The human skin has evolved over roughly 7000+ generations. These genetically driven changes have been fueled over the millennia by selection for what is optimal for one thing only : Sex
Biologically speaking, skin has the same ultimate purpose as the rest of the human body : contributing to the continuation of species. As a result, the genes that were passed down to you and everyone you know are the good ones that produced a healthy, radiant, glowing skin, protected the body and most important of all : attracted a mate. The bad skin genes that caused disease, weakened the individuals, and turned off potential partners didn’t get passed on and were eventually lost from the gene pool.
The way our skin works in an intriguing manner, as seen in the different stages of life :
1) Babies – A baby’s skin is soft and supple to encourage its mother to take care of it
2) Teenagers – During puberty, the skin may look aggravated, angry, and out of sorts – but that’s just because it’s adapting like the rest of the body to the surge of hormones and physical changes – therefore you have the breakouts and acne.. etc etc
(or called, Child-bearing years – or for the guys, ‘attracting your mate’ years) 20-30 years old – This is when the skin really counts, as people who look their best are more likely to attract a mate. We cannot doubt how much the skin is to a person’s beauty. Those with clear, radiant, baby-smooth skin has the highest mark in the gene pool competition. It’s no wonder that the skin’s genetic program is designed to reach a peak during the courtship and reproduction years. This is when our skin looks the best. And keep in mind, these are the years that have been selected for maximum health with minimum maintenance.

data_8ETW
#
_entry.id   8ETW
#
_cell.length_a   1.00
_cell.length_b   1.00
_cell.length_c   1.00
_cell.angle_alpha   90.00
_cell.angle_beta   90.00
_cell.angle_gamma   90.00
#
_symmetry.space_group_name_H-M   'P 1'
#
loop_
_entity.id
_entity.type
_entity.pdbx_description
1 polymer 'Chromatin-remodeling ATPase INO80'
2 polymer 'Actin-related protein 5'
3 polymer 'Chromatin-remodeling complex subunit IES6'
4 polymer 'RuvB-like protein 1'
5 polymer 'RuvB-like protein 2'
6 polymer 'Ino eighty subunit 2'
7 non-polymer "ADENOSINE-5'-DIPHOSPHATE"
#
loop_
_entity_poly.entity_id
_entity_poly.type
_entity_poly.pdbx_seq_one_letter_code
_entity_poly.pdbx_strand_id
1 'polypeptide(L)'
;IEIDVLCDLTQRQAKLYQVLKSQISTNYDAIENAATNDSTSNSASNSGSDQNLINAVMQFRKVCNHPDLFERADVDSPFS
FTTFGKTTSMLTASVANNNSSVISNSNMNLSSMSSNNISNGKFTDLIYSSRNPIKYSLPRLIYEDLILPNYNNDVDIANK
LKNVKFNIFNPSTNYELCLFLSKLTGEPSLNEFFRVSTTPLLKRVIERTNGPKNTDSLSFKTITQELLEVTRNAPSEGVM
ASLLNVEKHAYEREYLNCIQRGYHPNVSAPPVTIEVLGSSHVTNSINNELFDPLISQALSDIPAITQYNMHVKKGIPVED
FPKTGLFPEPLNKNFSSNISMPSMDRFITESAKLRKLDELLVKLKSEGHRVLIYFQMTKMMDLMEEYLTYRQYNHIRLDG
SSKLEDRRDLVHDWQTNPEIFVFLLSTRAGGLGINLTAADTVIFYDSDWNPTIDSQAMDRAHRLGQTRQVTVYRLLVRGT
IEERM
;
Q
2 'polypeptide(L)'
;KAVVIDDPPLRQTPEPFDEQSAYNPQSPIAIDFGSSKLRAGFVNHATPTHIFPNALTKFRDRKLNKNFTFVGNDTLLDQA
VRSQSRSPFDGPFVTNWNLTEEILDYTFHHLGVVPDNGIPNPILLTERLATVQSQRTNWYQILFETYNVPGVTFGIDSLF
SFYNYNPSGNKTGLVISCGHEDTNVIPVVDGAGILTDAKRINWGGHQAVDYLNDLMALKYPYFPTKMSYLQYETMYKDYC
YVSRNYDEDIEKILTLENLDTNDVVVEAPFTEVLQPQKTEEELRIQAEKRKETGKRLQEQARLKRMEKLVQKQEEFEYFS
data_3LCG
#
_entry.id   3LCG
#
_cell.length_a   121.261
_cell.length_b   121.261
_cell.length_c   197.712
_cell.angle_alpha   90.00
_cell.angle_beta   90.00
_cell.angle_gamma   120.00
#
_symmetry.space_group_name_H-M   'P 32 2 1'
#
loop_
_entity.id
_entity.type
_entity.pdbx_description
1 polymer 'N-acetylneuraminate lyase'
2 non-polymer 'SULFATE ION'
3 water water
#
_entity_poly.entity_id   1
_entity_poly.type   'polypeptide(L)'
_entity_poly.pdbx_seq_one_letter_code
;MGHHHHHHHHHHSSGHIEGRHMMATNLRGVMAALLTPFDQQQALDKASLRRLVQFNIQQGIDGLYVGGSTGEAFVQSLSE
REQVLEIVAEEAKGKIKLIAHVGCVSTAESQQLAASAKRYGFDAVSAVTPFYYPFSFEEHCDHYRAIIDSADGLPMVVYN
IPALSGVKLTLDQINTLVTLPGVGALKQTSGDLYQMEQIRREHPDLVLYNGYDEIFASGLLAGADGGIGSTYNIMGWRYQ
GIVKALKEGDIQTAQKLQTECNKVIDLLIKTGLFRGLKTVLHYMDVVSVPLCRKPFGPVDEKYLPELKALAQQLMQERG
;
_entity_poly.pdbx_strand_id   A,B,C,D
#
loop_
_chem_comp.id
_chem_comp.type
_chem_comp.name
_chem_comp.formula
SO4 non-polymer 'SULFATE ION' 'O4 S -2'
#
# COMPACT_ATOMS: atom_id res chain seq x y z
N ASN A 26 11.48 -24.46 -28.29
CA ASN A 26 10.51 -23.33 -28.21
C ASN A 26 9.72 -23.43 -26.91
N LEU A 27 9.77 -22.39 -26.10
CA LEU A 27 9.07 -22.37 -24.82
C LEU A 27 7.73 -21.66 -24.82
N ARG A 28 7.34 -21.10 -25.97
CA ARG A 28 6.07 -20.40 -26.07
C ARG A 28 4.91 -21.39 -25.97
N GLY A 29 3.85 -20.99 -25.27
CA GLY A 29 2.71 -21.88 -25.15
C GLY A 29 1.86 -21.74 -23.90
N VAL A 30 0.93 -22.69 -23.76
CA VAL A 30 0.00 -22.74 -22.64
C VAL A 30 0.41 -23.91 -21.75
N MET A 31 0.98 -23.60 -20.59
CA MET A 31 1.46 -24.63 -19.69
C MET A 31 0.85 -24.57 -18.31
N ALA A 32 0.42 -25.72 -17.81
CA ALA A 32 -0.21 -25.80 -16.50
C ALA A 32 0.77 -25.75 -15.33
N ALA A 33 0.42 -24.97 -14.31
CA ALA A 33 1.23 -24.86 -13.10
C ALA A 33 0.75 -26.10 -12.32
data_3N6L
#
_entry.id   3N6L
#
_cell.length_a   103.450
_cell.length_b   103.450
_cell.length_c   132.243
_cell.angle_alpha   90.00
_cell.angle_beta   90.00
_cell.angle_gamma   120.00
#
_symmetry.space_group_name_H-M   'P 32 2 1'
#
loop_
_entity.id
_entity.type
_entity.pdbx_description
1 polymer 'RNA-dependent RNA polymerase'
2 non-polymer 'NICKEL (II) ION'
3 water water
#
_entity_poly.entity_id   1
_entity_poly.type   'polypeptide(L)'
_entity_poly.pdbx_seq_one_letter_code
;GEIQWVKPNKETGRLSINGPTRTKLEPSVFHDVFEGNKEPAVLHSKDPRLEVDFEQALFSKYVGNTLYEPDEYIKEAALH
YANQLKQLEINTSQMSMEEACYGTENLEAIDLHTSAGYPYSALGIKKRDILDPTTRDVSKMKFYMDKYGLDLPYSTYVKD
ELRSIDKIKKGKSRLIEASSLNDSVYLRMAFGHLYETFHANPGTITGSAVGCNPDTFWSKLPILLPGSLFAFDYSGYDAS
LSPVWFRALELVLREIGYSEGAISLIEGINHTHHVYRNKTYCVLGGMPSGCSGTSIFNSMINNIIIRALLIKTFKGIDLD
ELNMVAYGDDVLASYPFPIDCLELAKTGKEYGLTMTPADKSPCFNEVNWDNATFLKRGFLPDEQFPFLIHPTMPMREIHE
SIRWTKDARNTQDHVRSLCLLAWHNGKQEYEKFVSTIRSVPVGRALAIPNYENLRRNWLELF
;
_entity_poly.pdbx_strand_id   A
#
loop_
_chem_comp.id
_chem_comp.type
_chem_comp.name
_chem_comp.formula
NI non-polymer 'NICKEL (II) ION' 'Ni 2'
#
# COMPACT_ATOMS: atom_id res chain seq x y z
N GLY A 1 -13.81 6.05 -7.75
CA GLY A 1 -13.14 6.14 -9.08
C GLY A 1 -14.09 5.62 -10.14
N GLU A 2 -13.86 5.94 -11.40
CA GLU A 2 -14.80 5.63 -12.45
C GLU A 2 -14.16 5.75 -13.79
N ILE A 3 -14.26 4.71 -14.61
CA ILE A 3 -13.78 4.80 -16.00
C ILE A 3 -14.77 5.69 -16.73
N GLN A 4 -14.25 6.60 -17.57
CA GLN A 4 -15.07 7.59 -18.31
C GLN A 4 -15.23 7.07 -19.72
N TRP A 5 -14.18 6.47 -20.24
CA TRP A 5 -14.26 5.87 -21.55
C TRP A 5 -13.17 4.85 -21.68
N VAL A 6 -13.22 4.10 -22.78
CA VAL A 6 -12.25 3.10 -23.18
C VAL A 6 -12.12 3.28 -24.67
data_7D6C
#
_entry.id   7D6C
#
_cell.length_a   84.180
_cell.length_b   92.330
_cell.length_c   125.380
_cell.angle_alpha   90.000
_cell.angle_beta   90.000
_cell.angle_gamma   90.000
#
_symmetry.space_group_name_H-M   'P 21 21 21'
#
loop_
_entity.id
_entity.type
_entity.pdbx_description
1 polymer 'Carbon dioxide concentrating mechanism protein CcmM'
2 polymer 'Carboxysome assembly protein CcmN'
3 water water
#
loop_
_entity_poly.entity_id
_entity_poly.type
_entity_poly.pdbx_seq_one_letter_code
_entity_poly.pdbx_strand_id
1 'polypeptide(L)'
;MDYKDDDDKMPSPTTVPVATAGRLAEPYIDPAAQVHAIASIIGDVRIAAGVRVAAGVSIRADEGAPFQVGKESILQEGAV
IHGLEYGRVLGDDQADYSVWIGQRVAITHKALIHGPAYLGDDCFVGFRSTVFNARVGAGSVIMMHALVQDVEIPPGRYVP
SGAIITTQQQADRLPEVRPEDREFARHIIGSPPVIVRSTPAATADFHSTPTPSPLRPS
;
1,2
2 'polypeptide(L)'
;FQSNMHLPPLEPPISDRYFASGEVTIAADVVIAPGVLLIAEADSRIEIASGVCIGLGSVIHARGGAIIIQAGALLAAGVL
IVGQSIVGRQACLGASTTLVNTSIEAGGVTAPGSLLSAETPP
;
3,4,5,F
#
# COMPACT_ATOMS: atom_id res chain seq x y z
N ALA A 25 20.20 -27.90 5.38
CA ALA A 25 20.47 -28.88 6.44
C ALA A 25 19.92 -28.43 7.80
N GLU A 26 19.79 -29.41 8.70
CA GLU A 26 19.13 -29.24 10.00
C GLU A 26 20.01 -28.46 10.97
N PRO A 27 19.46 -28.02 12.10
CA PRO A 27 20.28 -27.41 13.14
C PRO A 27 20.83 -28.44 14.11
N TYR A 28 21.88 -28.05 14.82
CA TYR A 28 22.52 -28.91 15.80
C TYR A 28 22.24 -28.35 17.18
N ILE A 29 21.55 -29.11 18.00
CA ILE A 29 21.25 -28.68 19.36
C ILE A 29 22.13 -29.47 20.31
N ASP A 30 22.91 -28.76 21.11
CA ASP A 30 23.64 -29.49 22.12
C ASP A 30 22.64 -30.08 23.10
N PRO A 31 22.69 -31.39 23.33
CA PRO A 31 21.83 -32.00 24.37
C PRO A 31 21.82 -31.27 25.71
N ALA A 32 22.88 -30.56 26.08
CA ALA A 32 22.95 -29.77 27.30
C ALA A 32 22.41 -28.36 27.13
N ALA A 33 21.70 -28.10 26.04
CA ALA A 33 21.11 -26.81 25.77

4) OldAge – This is when it all starts to fall apart. After serving it’s purpose (attracting a mate and bearing children) , the skin starts to fall apart and take a dip.
Skin was built for sex. Skin health peaks during the reproductive years ; after that ; we ALLLLL need help.
And it’s never too late to start to care for your skin (while you are in your 20’s and 30’s). – Daniel Yarosh